The house is in chaos, of course; it's iffy in the best of times, but the advent of a newborn with her attendant stuff, added to the getting-to-be-severe sleep deprivation of mom and dad, leads to piles of laundry--clean and dirty--lying everywhere, to books and toys and papers and dishes and cardboard boxes (that used to hold the stuff) scattered over every horizontal surface. And, apparently, to run-on sentences.
Annika is doing well, and Katrina also. Katrina has had way too much TV and computer time, in between running and fetching for a mama with hands full of baby. She starts school on Tuesday and will ride the bus for the first time. Rather, the mini-bus--according to the transport person, there are only 4 children on the bus. Advantages of a small school.
I backed into a parked car last week. I blame the sleep deprivation. It was a beat-up old van in need of a paint job, thank goodness, so the owners were not terribly upset. A few hundred euros and they were satisfied. Good thing, too, since they live right around the corner from us. I was upset with myself. My husband was very tolerant, however. "I'm not mad," he said. "These things happen..."--he smiled just a little--"to you." I had to laugh, because he was right. My spatial perception is just not all that good--particularly when backing up the car. No wonder we've been looking for the smallest car we can get away with that would still have space for two car seats and an additional passenger or two.
So Annika sleeps peacefully...during the day. Her longest and most peaceful stretches of sleep are during the afternoon and then again between about 8 or 9 and midnight. By peaceful, I mean quiet sleep, without grunting and arching her back and struggling to get gas out. Her cleft lip prevents her from making a tight seal on the bottle nipple, so she gets a lot of air in her little tummy while feeding. We started giving her Mylicon drops, but haven't seen much of a difference. She is over seven pounds now, and her cheeks are getting chubby. She looks like a baby now, instead of an old man. When we take her out, people comment on how tiny she is. But to us, she looks ever larger and more solid.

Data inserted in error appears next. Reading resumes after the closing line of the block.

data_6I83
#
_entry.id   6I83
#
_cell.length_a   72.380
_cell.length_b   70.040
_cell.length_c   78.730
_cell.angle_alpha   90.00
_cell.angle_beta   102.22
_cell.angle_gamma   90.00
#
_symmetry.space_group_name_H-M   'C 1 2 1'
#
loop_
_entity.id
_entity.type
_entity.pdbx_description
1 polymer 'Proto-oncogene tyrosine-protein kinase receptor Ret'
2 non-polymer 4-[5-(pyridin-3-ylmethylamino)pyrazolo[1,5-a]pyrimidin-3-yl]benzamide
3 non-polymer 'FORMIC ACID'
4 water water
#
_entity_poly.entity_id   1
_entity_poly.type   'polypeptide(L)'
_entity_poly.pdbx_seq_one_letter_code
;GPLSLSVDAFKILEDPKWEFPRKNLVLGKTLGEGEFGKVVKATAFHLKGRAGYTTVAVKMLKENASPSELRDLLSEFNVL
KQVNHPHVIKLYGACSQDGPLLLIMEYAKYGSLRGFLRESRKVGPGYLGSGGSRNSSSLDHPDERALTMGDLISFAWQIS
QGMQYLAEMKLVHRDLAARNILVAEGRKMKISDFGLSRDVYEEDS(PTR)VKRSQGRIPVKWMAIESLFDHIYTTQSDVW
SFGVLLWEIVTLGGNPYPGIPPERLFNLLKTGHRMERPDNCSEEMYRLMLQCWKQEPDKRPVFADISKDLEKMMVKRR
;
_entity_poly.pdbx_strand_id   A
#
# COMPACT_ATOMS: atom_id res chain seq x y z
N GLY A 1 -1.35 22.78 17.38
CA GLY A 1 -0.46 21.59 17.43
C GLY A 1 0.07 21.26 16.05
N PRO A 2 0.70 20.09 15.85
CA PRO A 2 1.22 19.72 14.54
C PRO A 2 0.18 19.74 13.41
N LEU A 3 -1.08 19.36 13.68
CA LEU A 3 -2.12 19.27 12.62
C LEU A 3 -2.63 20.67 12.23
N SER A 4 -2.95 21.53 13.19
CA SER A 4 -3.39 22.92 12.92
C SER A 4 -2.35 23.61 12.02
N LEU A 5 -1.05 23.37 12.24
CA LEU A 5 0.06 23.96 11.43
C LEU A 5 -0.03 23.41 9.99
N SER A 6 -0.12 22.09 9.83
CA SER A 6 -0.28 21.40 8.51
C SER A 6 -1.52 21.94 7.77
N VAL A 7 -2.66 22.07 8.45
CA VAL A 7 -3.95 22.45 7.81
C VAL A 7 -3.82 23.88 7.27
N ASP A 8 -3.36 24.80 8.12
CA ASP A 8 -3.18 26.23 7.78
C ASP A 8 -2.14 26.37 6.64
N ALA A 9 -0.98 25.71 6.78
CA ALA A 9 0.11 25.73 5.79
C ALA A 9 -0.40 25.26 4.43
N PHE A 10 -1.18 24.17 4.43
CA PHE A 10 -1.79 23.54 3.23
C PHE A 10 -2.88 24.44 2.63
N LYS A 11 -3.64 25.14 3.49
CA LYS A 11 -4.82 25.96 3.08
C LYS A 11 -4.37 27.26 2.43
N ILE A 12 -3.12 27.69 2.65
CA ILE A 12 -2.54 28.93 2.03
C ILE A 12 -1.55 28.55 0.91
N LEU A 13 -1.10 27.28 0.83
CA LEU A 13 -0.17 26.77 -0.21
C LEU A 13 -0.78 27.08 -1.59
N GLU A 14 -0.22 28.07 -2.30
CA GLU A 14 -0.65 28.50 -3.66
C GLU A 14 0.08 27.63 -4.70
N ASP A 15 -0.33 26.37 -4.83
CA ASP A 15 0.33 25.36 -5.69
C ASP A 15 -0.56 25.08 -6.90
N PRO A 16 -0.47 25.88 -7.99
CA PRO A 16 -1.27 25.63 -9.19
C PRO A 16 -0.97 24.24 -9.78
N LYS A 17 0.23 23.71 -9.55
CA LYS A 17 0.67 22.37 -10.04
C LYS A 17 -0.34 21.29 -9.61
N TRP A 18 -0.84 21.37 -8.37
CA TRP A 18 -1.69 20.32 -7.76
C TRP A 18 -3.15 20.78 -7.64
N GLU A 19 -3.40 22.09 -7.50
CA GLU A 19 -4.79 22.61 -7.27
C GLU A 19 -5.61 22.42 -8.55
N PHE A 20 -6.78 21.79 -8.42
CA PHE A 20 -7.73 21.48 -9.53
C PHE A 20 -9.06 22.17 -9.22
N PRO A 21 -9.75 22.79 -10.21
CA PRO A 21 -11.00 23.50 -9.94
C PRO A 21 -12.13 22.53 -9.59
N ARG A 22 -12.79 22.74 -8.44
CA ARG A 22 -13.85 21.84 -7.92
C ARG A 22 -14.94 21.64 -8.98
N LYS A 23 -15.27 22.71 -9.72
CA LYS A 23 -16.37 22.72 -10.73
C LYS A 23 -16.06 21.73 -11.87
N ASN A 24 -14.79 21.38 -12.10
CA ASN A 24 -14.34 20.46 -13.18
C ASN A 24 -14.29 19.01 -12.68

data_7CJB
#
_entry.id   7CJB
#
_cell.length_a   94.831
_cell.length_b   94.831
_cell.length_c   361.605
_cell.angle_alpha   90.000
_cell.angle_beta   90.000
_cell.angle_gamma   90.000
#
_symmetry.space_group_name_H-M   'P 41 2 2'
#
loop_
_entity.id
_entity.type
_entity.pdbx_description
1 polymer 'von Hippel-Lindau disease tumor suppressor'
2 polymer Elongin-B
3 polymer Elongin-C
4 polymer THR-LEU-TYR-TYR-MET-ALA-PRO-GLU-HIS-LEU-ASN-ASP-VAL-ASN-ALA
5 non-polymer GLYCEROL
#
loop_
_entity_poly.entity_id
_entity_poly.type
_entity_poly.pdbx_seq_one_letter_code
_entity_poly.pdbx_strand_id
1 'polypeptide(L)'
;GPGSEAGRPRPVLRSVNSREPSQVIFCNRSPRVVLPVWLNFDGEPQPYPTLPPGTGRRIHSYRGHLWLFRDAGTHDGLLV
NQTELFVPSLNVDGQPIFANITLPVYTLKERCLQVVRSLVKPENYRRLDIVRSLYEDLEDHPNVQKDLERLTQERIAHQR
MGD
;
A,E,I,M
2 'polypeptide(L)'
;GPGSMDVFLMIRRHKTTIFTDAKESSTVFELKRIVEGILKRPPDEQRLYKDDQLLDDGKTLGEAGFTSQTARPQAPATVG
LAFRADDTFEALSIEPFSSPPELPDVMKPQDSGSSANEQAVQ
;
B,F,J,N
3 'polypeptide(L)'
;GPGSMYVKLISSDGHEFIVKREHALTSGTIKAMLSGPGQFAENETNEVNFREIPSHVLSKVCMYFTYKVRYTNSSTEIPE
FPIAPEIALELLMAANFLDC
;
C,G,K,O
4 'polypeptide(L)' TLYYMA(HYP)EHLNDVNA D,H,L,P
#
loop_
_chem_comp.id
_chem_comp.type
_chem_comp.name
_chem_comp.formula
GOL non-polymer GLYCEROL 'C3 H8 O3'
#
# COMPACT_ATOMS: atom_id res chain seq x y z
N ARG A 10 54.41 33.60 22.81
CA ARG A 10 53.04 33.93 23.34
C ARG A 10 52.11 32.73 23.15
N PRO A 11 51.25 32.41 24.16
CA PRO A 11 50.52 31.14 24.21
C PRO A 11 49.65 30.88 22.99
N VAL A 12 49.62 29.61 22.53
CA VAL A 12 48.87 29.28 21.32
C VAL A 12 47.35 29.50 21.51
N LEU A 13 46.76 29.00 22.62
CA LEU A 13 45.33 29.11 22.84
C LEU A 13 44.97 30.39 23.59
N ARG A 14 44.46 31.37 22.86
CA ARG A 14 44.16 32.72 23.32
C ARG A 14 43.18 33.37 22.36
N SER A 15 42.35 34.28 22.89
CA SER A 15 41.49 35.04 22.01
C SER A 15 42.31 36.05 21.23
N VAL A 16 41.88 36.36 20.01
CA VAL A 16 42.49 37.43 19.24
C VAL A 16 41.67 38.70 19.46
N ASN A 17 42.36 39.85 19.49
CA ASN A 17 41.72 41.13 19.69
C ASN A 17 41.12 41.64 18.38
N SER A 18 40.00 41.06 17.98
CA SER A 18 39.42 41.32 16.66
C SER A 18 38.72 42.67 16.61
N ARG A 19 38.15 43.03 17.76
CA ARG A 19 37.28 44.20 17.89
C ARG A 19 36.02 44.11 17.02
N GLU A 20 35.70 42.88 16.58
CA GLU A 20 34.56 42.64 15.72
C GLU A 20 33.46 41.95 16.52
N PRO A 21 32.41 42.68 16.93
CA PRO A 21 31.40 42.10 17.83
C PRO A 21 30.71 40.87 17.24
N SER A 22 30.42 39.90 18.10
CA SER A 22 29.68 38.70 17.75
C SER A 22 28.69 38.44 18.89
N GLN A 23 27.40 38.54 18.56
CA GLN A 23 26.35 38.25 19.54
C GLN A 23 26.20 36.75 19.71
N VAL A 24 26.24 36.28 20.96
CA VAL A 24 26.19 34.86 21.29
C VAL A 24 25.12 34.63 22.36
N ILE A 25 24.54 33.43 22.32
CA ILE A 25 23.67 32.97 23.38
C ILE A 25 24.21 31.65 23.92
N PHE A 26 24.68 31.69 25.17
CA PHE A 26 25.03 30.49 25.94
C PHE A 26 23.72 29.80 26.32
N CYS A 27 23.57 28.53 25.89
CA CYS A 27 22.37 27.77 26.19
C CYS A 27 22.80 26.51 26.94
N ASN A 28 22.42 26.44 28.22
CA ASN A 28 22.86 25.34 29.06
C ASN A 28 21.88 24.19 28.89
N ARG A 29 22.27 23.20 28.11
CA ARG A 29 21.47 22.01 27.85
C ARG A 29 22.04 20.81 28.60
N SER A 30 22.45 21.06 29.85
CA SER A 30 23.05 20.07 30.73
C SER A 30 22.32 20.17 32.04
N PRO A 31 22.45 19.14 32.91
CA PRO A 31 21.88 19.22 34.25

She studies the world around her with dark-blue eyes. She sucks on the bottle and stares up into my face, sometimes with furrowed brow, as if wondering who this person is that holds her. She smiles sometimes, to herself, just a flicker across the mouth and then gone. I think of her as a plugger, hanging in there, trying her best...to suck with a bum lip, to sleep even through tummy discomfort, to live despite a too-early arrival, to figure out this strange and wondrous world, so different from her little incubator.
We saw the lip surgeon two weeks ago. He was personable and confident. He said that he'd like to wait until at least November to perform the surgery on her lip, until she was stronger and bigger. We go back in late October for another check and to decide for sure on the surgery. The biggest issue in deciding is not the procedure itself, which by his description is relatively simple, but in her tolerance for the anesthesia. He will do the least that can be done--sew the muscle around her lip together. No extensive work. Once the muscle is where it should be, he says, we wait and watch. Often the growth of the face with the restored muscle re-shapes the (now-flat) nose. Further surguries may or may not be needed. Orthodontic work may or may not be needed later. She will be in the hospital for a week. I can stay with her.
The surgeon put a dental mirror in her mouth to examine her lip and palate. He pushed gently down, testing her muscle tension. "She has good muscle tension," he said. "Some babies have very little muscle tension--a bit floppy. She's a fighter!"
She sure is.